Such phenomenon of conspicuous metal accumulation makes fishparasites could be applied to environmental monitoring. So, intestinalparasites have thus gained attention from ecologists and environmentaltoxicologists within the last decade (Dans etal. 2014; Shamsi andSuthar, 2015).Fish parasites closelyinteract with the metabolisms of the host. Thus, parasiteinfra-populations can be affectedby changes of the host physiology and substances accumulated with the host´s food. In such cases, somefish parasites can accumulate pollutants in a much higher concentration astheir host organisms, and serve as accumulation indicators (Nachev et al. 2013; Lacerda et al. 2017).

For example, some acanthocephalans specifically accumulatecertain heavy metals in greater amounts than their host, and can be used asaccumulation indicators of heavy metal pollution (Javed and Usmani, 2014; Gilbert and  Avenant-Oldewage, 2017).Adults of the acanthocephalans Pomphorhynchus laevis and Paratenuisentisambiguus accumulate lead and cadmium in a greater amount than theirhosts (Anguilla anguilla, Leuciscus cephalus, Perca fluviatilis).However, there is some dependence on the parasitic life cycle stage.Sures and Reimann (2003) compared the heavy metalconcentration of the acanthocephalan Aspersentis megarhynchus with themuscle of the antarctic rock cod Notothenia coriiceps. Most of theelements were found in significantly higher concentrations in theacanthocephalan than in the muscle of its host. Levels of Ag, Co and Ni in the muscleof N. coriiceps were even below the detection limit, and were only foundin the worm.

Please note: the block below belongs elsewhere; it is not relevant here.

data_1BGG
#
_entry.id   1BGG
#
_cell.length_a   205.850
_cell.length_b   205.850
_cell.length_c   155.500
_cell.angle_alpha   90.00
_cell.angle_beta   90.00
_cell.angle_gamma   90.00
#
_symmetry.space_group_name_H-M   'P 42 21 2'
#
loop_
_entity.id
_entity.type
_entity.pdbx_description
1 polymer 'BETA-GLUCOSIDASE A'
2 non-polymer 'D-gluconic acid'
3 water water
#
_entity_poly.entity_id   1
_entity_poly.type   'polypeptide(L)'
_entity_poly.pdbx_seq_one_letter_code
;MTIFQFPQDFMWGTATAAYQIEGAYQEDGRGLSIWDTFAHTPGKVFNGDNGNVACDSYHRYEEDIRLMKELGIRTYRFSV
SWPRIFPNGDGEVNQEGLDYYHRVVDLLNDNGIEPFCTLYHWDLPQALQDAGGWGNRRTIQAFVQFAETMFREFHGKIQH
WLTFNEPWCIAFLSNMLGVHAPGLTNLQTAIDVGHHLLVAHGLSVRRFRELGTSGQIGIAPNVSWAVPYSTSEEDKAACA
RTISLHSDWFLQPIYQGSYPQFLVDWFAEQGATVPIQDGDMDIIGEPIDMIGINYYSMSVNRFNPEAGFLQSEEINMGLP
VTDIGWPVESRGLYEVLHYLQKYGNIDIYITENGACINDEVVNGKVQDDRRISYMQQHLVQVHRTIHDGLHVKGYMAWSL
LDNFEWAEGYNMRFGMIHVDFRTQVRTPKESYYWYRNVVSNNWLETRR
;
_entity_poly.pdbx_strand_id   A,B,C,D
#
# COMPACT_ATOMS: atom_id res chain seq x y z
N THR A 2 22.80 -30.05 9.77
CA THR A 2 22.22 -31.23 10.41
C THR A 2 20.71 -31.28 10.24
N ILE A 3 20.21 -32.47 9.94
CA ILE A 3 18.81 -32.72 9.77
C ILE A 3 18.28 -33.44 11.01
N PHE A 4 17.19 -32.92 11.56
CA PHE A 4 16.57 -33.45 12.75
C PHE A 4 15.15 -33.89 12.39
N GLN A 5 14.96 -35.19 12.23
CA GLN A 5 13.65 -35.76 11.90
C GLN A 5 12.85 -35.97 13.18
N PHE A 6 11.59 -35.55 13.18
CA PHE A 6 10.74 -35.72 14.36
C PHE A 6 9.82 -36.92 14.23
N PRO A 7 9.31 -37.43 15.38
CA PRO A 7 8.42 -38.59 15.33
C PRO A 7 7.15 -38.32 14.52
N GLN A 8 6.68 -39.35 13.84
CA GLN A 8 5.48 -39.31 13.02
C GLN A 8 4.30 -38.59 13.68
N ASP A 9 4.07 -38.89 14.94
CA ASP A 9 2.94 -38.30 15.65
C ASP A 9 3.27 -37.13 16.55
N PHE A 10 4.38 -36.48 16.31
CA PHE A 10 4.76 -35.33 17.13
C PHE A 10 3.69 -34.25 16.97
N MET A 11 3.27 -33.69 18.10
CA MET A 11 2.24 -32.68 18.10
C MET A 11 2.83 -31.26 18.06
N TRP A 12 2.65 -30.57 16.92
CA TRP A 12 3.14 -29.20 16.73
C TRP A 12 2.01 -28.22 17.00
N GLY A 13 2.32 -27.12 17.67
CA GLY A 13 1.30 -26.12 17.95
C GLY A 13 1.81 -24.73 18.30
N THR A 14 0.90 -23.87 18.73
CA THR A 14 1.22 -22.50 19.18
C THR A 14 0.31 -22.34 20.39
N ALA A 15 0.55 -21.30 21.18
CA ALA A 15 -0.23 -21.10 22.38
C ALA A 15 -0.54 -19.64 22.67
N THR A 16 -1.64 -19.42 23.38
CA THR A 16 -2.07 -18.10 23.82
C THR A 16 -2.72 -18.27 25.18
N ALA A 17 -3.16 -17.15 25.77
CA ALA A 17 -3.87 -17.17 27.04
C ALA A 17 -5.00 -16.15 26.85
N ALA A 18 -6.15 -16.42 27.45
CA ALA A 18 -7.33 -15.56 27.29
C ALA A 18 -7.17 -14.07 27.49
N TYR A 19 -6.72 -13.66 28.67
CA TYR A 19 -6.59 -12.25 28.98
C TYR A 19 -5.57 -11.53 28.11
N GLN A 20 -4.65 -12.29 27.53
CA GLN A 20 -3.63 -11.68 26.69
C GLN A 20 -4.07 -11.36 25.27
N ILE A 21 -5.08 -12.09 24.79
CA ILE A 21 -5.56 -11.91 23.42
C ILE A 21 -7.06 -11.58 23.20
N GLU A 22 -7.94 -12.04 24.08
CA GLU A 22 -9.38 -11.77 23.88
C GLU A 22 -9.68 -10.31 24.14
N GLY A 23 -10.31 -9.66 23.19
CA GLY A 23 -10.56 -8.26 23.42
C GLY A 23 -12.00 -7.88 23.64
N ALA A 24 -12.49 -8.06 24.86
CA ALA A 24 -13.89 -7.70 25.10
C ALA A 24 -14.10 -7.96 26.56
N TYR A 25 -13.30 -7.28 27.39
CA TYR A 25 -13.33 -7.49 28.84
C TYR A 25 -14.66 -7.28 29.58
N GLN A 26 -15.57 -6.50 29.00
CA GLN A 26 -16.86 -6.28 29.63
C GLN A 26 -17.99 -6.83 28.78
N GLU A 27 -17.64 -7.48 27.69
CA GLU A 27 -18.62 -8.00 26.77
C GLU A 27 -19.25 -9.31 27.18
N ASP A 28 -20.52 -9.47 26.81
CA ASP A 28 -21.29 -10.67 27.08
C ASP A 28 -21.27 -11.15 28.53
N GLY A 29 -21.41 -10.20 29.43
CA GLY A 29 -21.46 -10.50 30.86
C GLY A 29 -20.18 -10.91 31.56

Othermetals commonly associated with human activities (e.g. Pb, Cd, Cu) wereaccumulated to a high degree in the parasite, demonstrating that pollutants ofanthropogenic origin are dispersed within this remote, fairly unpollutedenvironment. Cestodes can also be used as accumulation indicators (Sures et al.2017).

For example, lead and cadmium is found in significantlyhigher concentrations in the tissues of the cestode Monobothrium wagenerithan in their fish host tissues (Tinca tinca from Ruhr River).The marine cestode Bothriocephalus scorpii (Cestoda) from Scophthalmusmaximus (Gdansk Bay) was found to accumulate these heavy metals especiallyin the posterior part of the proglottids, while the anterior part revealed thesame amounts of the heavy metals as the fish host tissues.) Fish collection Fish samples were collected from fishermen at the fishlanding center of Red Sea, Jizan or from a fish market nearby. They Will betransferred in a cooler packed with ice blocks in order to maintain thefreshness and later brought to the Parasitology laboratory, Biology department,College of Science, King Khalid University where Fish will be identified andclassified according to Froese and Pauly (2017). Each fish specimen will beopened up dorso-ventrally and the internal organs will be examined. The entiredigestive system will be removed and placed in a Petri dish filled with aphysiological saline 0.65%. The gut will be divided into sections and eachsection will be examined for cestode, nematode and acanthocephalan parasites.